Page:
“Universal Surveillance”: Is This What Britain’s
‘Snoopers Charter’ Will Be Used For Eventually?
One should wonder where the universal surveillance system dubbed the ‘snoopers charter’ installed by
Britain’s government is heading for eventually. Recently described by Edward Snowden in tweets as the
“most intrusive and least accountable surveillance regime in the West” and its “a comprehensive record of
your private activities, the activity log of your life,” – it should really make you ask that question.
Before we consider where this system is potentially going, it should be understood what the government is capable of when it comes to creating an act and then abusing it. Let’s take the the Regulation of Investigatory Powers Act 2000 (RIPA).
RIPA was primarily defined as a legal framework to combat serious crime and terrorism: “In the interests of national security (including terrorism), for the purpose of preventing or detecting crime or of preventing disorder, in the interests of the economic well-being of the United Kingdom, in the interests of public safety, for the purpose of protecting public health.” Four iterations later in 2003, 2006, 2010 and 2015 and the Act has widened out dramatically.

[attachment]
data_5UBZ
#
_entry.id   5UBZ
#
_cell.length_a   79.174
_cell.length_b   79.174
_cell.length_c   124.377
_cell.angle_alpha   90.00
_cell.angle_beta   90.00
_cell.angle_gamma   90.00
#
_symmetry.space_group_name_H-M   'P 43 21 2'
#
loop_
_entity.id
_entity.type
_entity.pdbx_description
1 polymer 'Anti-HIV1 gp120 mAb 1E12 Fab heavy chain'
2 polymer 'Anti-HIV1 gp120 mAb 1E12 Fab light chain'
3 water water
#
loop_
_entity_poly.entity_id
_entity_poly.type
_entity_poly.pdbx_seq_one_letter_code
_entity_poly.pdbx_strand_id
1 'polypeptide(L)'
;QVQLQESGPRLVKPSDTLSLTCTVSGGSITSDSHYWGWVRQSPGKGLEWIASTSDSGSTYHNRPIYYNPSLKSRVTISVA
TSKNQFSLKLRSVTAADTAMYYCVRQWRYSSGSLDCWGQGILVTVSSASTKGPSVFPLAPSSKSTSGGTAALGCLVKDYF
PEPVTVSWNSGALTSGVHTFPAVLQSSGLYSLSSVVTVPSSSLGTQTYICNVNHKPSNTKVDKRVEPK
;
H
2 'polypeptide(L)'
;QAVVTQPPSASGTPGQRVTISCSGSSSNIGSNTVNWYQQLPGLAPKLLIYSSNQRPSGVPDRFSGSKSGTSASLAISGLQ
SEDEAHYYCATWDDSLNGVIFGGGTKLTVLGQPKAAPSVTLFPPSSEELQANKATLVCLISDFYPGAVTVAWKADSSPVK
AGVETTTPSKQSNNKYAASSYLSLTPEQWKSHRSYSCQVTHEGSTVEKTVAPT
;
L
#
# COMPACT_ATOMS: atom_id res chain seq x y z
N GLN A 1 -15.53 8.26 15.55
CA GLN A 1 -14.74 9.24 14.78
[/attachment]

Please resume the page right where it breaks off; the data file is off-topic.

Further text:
Soon after Theresa May at the Home Office got her knees under the table, the use of RIPA caused headlines such as: “Official complaint over police use of Ripa against journalists” (The Guardian) and “BBC uses anti-terror spy powers to track down licence fee dodgers” (Daily Mail).
Then we found that local councils were using this act designed to catch serious criminals and terrorists to hunt down non-payment of council tax. Indeed, 11 councils every day were conducting thousands of covert surveillance operations across the country for this purpose alone.